Wednesday, August 08, 2007


In complex positions there are thickets of variants, where it is very easy to get confused and to lose your trail. I'm convinced that in this area the biggest difference between the amateur and the grandmaster is made. Take for instance the beautiful position below.

White to move and win.
If white moves 1.d6 there are 7 plausible moves for black that have to be investigated. None of these lines is very complicated. Yet I find it extremely difficult to get an overview of the position. That has to do with the fact that almost every line has a quite different winning mechanism. So you can hardly use the information that you obtained in one line in another line. The main principle at work is overloading though.

I know the position isn't that difficult and I bet that a grandmaster sees it as not difficult. It is my own generated confusion that is the problem here. So what I am going to do is to tell myself narratives about every single line of the position until the confusion dissolves. Even if it takes me days. I must find the cause of my confusion and find the technique how to dissolve it.


  1. With endings a modified decomposition process works.

    Eg, If you want to understand K+2P vs K+P, first understand the endings it could decompose into. eg, K+P vs K+P, K+2P vs K, K+P vs K, K+Q vs K+P, and K+Q vs K. Also, if one particular K+2P vs K ending is too hard, try to understand similar ones that are easier for you to grasp.

  2. LF,
    how would you translate your idea to this position?

  3. I wouldn't--I look at tactical scenarios differently. I see the knight on a4 and bishop on b7 are hanging. I also see the queen is overworked defending the back rank and the f6 bishop.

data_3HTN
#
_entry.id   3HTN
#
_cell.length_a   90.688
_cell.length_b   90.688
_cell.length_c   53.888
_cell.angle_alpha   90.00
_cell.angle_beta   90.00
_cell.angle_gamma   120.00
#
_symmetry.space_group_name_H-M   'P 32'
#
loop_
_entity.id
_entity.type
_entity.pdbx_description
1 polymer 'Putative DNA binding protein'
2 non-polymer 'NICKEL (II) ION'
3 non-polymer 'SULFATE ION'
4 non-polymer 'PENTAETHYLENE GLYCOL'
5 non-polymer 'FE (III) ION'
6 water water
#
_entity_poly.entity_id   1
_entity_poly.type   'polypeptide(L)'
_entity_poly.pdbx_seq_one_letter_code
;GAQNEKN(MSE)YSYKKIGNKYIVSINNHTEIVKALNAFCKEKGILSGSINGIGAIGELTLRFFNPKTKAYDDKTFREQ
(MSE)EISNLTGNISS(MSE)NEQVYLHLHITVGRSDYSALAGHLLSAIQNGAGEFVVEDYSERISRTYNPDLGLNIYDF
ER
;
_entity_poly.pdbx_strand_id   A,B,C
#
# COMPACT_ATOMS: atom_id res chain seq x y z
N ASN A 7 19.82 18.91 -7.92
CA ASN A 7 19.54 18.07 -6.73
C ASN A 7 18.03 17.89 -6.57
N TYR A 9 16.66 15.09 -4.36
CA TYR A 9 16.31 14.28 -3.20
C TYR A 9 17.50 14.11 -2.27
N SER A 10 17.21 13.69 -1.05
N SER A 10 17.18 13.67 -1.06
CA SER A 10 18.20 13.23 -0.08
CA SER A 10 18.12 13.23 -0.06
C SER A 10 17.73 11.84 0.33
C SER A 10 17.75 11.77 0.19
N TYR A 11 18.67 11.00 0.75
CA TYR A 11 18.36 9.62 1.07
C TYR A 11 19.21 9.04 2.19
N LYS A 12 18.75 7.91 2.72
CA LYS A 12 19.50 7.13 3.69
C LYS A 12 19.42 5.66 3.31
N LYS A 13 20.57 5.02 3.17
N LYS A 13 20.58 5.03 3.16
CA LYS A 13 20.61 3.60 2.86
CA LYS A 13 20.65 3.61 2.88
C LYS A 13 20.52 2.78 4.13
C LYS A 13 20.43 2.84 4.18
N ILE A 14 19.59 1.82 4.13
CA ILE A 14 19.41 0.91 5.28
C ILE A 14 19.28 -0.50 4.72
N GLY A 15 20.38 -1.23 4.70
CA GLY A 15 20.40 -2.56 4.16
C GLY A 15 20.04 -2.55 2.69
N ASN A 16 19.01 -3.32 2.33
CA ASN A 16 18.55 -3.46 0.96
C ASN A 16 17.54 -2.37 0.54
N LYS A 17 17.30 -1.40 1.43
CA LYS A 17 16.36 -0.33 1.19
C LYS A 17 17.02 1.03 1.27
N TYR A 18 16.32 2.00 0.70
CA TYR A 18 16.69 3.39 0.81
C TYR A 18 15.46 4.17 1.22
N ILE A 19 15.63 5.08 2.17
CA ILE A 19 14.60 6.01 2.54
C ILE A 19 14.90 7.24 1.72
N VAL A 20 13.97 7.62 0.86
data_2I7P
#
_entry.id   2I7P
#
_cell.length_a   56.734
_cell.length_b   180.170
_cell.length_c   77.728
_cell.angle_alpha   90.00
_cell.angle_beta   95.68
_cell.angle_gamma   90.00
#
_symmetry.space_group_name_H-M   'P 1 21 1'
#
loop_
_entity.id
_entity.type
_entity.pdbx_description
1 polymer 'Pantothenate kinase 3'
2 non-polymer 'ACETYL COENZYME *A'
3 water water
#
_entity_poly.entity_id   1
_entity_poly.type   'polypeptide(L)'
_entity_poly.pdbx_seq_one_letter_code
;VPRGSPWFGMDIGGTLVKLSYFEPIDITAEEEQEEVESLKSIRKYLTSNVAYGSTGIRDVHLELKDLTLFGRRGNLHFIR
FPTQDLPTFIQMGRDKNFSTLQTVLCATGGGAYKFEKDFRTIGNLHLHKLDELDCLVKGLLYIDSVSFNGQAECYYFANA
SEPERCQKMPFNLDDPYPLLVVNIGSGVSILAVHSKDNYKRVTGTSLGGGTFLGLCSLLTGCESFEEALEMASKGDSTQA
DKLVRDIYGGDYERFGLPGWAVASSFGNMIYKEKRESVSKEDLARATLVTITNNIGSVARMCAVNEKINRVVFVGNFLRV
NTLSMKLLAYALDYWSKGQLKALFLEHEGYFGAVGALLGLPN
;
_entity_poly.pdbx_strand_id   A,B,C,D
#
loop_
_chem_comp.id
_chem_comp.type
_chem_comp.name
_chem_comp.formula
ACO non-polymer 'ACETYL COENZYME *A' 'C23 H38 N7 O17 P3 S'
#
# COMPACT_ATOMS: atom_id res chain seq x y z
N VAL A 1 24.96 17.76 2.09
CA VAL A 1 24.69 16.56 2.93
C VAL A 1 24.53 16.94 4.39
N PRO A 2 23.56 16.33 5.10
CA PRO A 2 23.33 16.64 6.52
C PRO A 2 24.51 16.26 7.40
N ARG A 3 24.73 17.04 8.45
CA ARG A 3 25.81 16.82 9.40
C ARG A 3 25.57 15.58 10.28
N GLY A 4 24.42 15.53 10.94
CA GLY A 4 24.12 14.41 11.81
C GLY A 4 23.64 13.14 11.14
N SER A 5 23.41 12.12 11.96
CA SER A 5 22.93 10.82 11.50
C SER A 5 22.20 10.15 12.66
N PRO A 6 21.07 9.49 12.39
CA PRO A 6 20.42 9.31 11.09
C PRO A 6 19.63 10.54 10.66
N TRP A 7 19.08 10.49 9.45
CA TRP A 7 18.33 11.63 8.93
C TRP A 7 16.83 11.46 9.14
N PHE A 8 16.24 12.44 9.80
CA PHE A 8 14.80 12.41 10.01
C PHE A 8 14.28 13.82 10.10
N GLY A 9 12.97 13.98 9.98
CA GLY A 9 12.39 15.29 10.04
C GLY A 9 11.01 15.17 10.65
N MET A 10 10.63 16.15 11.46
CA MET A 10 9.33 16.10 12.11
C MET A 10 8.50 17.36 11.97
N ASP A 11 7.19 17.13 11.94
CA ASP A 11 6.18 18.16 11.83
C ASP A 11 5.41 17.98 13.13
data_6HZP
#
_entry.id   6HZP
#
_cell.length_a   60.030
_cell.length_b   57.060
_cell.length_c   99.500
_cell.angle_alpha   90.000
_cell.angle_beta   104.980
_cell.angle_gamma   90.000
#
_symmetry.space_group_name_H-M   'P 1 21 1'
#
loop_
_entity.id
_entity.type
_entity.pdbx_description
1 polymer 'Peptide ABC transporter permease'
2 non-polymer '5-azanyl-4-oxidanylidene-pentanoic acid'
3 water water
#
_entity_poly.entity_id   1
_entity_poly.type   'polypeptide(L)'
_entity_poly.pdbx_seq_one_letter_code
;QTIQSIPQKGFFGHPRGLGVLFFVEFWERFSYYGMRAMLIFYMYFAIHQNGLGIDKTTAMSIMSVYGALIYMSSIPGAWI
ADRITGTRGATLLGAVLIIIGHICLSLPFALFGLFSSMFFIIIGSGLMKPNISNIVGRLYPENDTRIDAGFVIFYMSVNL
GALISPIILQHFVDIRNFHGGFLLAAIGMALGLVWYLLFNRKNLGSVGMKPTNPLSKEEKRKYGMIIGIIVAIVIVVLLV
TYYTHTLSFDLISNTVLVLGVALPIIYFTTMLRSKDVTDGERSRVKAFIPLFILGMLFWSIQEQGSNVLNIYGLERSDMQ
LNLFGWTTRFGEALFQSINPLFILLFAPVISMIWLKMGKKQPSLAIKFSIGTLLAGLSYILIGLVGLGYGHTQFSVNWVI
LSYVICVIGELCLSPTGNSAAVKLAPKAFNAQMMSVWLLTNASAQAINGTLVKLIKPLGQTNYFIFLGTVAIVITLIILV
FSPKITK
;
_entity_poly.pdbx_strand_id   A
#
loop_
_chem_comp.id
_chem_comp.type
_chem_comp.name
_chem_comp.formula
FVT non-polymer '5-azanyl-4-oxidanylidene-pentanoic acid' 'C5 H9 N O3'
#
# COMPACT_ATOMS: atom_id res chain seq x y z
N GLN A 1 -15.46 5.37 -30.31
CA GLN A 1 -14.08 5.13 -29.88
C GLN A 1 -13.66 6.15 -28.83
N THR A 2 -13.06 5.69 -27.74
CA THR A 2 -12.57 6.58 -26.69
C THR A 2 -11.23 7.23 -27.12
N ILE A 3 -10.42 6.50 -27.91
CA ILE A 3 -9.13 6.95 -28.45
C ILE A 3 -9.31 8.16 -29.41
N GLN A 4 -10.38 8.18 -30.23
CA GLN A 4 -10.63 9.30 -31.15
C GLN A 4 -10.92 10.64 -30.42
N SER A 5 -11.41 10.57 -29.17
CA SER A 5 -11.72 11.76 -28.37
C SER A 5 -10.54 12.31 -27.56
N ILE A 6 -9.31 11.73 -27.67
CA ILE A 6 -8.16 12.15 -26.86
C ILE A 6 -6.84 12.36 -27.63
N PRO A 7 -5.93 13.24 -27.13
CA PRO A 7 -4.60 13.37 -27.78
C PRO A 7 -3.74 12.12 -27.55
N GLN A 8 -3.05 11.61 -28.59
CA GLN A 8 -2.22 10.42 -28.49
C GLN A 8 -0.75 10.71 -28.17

If I could play d7 immediately, Qxd7 is almost forced and then Qf4 win a bishop or knight. But, I have to play d6 first and that gives Black a tempo to protect them or trade pieces.

    Black protects his bishop -
    1.d6 Bg7 2.Bxg7 Kxg7 3. Qd4+ (winning a knight)
    1.d6 Bh8 2.Bxf7+ Kxf7 (forced) 3.Qb3 (mate follows)

    Black trades pieces -
    1.d6 Bxf3 2.Bxf7+! (2...Kxf7? 3.Qb3 mate follows) 2...Kh8 3.Qxf3 (up a pawn and bishop pair, Black's king is cornered, his knight/bishop still hang, and his rook/queen are lined up on a diagonal--more material will be won in the next couple moves).

    Black protects his knight -
    1.d6 Nc5 2. ... - I'm stuck. That knight move is strong, defending b3/d7/e6.

  4. Wow, my tactical analysis is uh-gly! While these lines win the material that I expected, White has much better moves he can play.

  5. This one is very difficult for me because the moves are not forcing. This makes the variations very bush like instead of tree like. I find that much tougher to deal with.

    I actually don't know if this is the right idea or not:

    1. d6 Nc5 2. Ne5 Ne6 ( Bxe5 Qxe5 wins easily) 3. Nxf7 threatening Nxd8 and Bxe6

    1. d6 Bc6 2. Ne5 Be8 3. d7 Bxd7 4. Nxf7